What's most interesting to me is occasionally someone will call to discuss their car and some either simply don't listen or they deliberately take out of context the information I've given them, then the newly invented factoid winds up in print on the web when they post it for sale or what have you.  These are things I can track and tell you exactly where they originated.  After that, I can watch the mistake get repeated when other cars come up for sale and somebody grabs the information off an old listing and repeats it as fact.  This is even seen with notable auction and consignment outfits in their flowery descriptions.  That's the long way of saying that what is rare is scholarship and most everything else is just used car dealer salesmanship.

 

 

Now here is one example where one probably doesn't have to worry about being 'cloned'; unlike 1960 Fords which have been known to miraculously turn into 1960 Edsels!!

 

Craig

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On 10/11/2018 at 8:19 AM, 8E45E said:

Now here is one example where one probably doesn't have to worry about being 'cloned'; unlike 1960 Fords which have been known to miraculously turn into 1960 Edsels!!

 

Craig

Funny you should mention that.  Recently I ran across this car for sale and it is truthfully advertised as a "tribute car".  Why someone would go to the trouble I do not know because the real thing isn't really much more money than a regular production car.  It is refreshing to see that this seller is truthful about what it is.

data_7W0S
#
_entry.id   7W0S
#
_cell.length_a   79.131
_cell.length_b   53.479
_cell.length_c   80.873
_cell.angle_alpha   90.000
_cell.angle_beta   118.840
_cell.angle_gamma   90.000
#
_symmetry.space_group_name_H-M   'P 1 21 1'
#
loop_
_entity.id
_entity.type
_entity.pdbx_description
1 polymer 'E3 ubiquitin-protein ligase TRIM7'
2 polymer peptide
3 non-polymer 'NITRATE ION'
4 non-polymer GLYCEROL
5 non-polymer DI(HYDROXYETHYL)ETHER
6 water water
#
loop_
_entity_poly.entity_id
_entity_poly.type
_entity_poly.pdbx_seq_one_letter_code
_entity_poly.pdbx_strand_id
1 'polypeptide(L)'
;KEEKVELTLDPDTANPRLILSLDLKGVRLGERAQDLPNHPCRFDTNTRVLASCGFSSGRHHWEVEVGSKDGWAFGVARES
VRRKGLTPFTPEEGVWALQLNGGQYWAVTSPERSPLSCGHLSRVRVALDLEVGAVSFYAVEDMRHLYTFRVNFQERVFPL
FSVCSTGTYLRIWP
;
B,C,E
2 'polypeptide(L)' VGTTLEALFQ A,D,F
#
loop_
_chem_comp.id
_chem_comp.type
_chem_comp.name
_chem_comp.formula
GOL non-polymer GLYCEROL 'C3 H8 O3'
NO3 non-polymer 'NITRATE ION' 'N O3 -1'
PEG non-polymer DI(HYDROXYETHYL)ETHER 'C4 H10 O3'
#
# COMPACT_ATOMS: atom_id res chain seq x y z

1960-lincoln-formal-sedan-w-mkv-parts-originally-4-door-premiere-hardtop-5.jpg

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14 hours ago, W_Higgins said:

Funny you should mention that.  Recently I ran across this car for sale and it is truthfully advertised as a "tribute car".  Why someone would go to the trouble I do not know because the real thing isn't really much more money than a regular production car.  It is refreshing to see that this seller is truthful about what it is.

 

It would be interesting to know about the actual 'parts car' he must have used to scavenge all the unique parts to make his 'tribute car'.   I would be hard to believe the time and effort that would have gone into making that special front seat from scratch with the divider glass and the controls, if it is equipped with it.

 

Craig

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I've now had access to searching for customers specific cars both at Ford and now at Volvo. I can attest that many cars are indeed rare even when brand new. When I got my base model Fiesta with manual transmission I had to bring it from another dealer 3 hours away... and if they didn't want to trade, I would have had to go even further for the next one. I wanted a white hatch with no options. If memory serves me right, there were maybe 6 in 500 miles, but only one of those was white (and the only other options from Ford were black or silver). Over in the UK a similar options vehicle would be pretty common as Fiesta was the best selling model there.